Josh Hamilton got off to amazing home run pace, going deep 18 times in his first 31 games. However, since homering nine times in a six-game stretch from May 7 to May 12–including his four-homer game on May 8–he’s yet to leave the ballpark.
Hamilton is homerless since May 12, which is a span of 11 games and 46 plate appearances. Now, for most hitters going homerless for two weeks wouldn’t be the least bit noteworthy, but Hamilton simply showing that he’s human at the plate qualifies as pretty big news considering his ridiculous start.
During that 11-game homerless stretch he’s still hitting .308 with a .348 on-base percentage and three doubles, but Hamilton’s slugging percentage is just .385 and his OPS is .732.
And here’s the amazing part: He still leads the league in homers, RBIs, extra-base hits, slugging percentage, OPS, total bases, and Wins Above Replacement–many by wide margins–while also ranking second in batting average, on-base percentage, runs, hits, and times on base.
Mets second baseman Robinson Canó is not in the lineup for Monday’s series opener against the division rival Nationals. Per MLB.com’s Anthony DiComo, it’s punishment for failing to run hard on a pair of double plays over the weekend against the Marlins.
Manager Mickey Callaway said, “He understands that it’s unacceptable to not run balls out. He understands that he needs to do that at all times.”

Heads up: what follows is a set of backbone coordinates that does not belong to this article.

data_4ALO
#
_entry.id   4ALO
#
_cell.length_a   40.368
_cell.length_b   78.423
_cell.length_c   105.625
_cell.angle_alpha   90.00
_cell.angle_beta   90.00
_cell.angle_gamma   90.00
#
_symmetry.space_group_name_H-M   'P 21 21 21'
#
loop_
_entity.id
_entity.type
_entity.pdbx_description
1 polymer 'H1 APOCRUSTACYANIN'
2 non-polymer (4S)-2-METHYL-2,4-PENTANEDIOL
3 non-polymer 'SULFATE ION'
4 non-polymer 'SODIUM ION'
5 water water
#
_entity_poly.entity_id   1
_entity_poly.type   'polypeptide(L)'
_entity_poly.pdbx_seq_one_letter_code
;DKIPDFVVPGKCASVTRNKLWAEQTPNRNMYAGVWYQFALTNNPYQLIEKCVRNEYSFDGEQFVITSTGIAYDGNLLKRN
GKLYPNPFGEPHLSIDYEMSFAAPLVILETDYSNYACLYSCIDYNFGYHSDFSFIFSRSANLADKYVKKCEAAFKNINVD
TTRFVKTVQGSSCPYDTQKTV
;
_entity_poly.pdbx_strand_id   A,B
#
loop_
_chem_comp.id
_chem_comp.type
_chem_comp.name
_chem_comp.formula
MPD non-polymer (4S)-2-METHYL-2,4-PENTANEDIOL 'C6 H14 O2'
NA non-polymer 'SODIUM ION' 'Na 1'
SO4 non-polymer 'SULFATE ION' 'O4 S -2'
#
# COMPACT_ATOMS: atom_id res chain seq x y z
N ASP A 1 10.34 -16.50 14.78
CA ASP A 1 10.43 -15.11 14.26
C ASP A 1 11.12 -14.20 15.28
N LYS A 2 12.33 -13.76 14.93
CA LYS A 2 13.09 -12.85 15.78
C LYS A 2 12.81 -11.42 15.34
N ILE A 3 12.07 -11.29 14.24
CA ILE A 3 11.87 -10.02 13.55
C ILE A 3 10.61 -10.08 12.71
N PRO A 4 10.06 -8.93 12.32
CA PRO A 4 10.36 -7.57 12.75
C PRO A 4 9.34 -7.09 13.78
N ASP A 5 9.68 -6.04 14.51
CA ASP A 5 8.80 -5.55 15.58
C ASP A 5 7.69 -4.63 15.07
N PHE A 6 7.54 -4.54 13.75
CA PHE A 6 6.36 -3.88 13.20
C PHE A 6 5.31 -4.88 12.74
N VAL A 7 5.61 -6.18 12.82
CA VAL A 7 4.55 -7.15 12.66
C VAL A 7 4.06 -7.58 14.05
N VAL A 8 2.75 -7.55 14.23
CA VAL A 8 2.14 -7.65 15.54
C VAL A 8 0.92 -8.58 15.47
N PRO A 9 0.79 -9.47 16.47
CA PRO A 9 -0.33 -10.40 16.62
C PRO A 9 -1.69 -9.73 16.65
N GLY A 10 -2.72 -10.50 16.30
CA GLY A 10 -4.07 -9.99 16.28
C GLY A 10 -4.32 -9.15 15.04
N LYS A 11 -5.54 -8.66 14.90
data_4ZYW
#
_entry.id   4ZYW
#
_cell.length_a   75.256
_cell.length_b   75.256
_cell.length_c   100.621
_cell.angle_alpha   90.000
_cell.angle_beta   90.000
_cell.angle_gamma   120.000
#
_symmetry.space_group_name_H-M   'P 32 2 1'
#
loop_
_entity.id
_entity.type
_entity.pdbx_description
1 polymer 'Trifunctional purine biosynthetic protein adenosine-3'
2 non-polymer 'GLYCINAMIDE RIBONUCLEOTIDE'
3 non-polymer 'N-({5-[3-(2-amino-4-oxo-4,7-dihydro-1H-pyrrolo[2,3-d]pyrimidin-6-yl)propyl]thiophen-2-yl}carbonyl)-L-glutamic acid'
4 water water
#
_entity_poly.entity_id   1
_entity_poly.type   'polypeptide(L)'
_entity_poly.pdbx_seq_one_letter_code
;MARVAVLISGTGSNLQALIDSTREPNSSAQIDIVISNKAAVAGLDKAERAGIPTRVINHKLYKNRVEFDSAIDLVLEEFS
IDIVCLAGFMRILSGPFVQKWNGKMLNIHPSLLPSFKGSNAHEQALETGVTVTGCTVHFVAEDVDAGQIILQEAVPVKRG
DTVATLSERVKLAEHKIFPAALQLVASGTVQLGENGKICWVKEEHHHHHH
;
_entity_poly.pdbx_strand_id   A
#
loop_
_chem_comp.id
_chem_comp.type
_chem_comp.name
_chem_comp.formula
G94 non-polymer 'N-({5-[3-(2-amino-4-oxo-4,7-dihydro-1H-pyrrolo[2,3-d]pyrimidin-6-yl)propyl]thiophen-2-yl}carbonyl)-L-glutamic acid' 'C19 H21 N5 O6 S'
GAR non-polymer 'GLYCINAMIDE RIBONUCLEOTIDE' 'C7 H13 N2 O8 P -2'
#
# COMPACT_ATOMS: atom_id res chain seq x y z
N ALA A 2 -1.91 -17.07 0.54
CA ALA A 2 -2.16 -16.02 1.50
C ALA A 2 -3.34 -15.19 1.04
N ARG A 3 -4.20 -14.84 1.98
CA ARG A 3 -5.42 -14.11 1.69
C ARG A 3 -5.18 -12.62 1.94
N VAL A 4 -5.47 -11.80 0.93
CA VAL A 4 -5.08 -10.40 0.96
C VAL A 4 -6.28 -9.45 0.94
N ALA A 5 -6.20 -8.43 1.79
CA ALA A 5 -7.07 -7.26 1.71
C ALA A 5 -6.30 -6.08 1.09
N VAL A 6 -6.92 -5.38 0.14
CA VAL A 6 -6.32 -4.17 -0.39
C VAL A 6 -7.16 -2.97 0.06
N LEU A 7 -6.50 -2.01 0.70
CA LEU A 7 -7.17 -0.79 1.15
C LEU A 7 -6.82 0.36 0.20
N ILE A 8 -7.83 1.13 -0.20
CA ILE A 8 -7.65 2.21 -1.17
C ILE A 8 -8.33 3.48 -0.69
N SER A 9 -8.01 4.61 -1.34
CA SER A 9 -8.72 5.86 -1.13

Canó first gaffe came in the top of the seventh inning on Friday, with his team trailing 7-3. Facing Adam Conley, Canó hit a grounder back to the pitcher, who turned a 1-6-3 double play. Canó was only halfway up the first base line when the throw got to first base.
In the fourth inning on Sunday, with the game still scoreless, Canó tapped a Sandy Alcantara pitch in the dirt. Thinking it was foul, Canó didn’t run, but catcher Chad Wallach charged and grabbed the ball while it was still in fair territory. He threw to second base for the force out and then the ball was easily whipped to first base to complete the double play as Canó still thought it was foul.
This likely wouldn’t be as big a deal as it currently is if Canó were actually producing at the plate and if the Mets weren’t in a freefall. Canó has a .245/.293/.374 batting line on the season. Meanwhile, the Mets are 20-25 and riding a five-game losing streak which includes having been shut out in each of their last two games.